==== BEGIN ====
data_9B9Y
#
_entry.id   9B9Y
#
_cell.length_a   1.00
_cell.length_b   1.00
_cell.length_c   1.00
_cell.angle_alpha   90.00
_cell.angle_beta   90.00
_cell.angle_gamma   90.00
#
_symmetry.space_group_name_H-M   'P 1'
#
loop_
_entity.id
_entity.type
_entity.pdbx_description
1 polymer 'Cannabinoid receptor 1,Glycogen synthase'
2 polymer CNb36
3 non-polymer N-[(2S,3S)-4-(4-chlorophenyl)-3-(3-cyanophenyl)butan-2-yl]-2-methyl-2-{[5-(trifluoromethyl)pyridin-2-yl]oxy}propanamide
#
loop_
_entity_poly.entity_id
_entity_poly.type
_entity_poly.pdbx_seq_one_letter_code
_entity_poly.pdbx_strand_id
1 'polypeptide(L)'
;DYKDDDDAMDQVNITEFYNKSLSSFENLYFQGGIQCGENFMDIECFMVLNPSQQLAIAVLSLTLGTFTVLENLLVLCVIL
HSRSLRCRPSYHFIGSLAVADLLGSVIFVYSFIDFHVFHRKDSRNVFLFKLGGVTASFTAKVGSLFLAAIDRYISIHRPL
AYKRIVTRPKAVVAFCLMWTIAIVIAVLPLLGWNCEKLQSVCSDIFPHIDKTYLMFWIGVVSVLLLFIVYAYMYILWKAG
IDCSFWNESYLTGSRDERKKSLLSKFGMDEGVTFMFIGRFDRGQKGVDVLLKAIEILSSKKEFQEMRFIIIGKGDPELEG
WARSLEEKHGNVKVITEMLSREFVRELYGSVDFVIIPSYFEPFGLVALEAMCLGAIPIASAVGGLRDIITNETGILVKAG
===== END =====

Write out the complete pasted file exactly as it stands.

data_9B9Y
#
_entry.id   9B9Y
#
_cell.length_a   1.00
_cell.length_b   1.00
_cell.length_c   1.00
_cell.angle_alpha   90.00
_cell.angle_beta   90.00
_cell.angle_gamma   90.00
#
_symmetry.space_group_name_H-M   'P 1'
#
loop_
_entity.id
_entity.type
_entity.pdbx_description
1 polymer 'Cannabinoid receptor 1,Glycogen synthase'
2 polymer CNb36
3 non-polymer N-[(2S,3S)-4-(4-chlorophenyl)-3-(3-cyanophenyl)butan-2-yl]-2-methyl-2-{[5-(trifluoromethyl)pyridin-2-yl]oxy}propanamide
#
loop_
_entity_poly.entity_id
_entity_poly.type
_entity_poly.pdbx_seq_one_letter_code
_entity_poly.pdbx_strand_id
1 'polypeptide(L)'
;DYKDDDDAMDQVNITEFYNKSLSSFENLYFQGGIQCGENFMDIECFMVLNPSQQLAIAVLSLTLGTFTVLENLLVLCVIL
HSRSLRCRPSYHFIGSLAVADLLGSVIFVYSFIDFHVFHRKDSRNVFLFKLGGVTASFTAKVGSLFLAAIDRYISIHRPL
AYKRIVTRPKAVVAFCLMWTIAIVIAVLPLLGWNCEKLQSVCSDIFPHIDKTYLMFWIGVVSVLLLFIVYAYMYILWKAG
IDCSFWNESYLTGSRDERKKSLLSKFGMDEGVTFMFIGRFDRGQKGVDVLLKAIEILSSKKEFQEMRFIIIGKGDPELEG
WARSLEEKHGNVKVITEMLSREFVRELYGSVDFVIIPSYFEPFGLVALEAMCLGAIPIASAVGGLRDIITNETGILVKAG